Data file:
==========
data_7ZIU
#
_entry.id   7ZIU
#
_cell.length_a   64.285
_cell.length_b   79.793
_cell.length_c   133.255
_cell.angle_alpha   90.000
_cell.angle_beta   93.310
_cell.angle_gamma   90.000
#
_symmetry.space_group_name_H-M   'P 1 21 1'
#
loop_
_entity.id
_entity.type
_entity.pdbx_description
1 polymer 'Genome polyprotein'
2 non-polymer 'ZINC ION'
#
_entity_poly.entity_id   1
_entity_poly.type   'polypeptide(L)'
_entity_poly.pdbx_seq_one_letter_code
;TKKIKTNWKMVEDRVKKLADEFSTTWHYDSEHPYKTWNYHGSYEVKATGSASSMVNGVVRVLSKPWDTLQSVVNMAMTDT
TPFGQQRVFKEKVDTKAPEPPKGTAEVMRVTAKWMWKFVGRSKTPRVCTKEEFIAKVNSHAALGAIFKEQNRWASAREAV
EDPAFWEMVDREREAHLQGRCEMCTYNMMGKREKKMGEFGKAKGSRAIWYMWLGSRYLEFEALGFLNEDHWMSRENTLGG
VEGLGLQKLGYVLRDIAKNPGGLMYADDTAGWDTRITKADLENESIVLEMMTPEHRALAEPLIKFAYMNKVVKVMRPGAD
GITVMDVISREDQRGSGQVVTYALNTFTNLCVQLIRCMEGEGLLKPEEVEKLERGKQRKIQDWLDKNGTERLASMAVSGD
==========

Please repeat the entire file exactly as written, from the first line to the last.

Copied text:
data_7ZIU
#
_entry.id   7ZIU
#
_cell.length_a   64.285
_cell.length_b   79.793
_cell.length_c   133.255
_cell.angle_alpha   90.000
_cell.angle_beta   93.310
_cell.angle_gamma   90.000
#
_symmetry.space_group_name_H-M   'P 1 21 1'
#
loop_
_entity.id
_entity.type
_entity.pdbx_description
1 polymer 'Genome polyprotein'
2 non-polymer 'ZINC ION'
#
_entity_poly.entity_id   1
_entity_poly.type   'polypeptide(L)'
_entity_poly.pdbx_seq_one_letter_code
;TKKIKTNWKMVEDRVKKLADEFSTTWHYDSEHPYKTWNYHGSYEVKATGSASSMVNGVVRVLSKPWDTLQSVVNMAMTDT
TPFGQQRVFKEKVDTKAPEPPKGTAEVMRVTAKWMWKFVGRSKTPRVCTKEEFIAKVNSHAALGAIFKEQNRWASAREAV
EDPAFWEMVDREREAHLQGRCEMCTYNMMGKREKKMGEFGKAKGSRAIWYMWLGSRYLEFEALGFLNEDHWMSRENTLGG
VEGLGLQKLGYVLRDIAKNPGGLMYADDTAGWDTRITKADLENESIVLEMMTPEHRALAEPLIKFAYMNKVVKVMRPGAD
GITVMDVISREDQRGSGQVVTYALNTFTNLCVQLIRCMEGEGLLKPEEVEKLERGKQRKIQDWLDKNGTERLASMAVSGD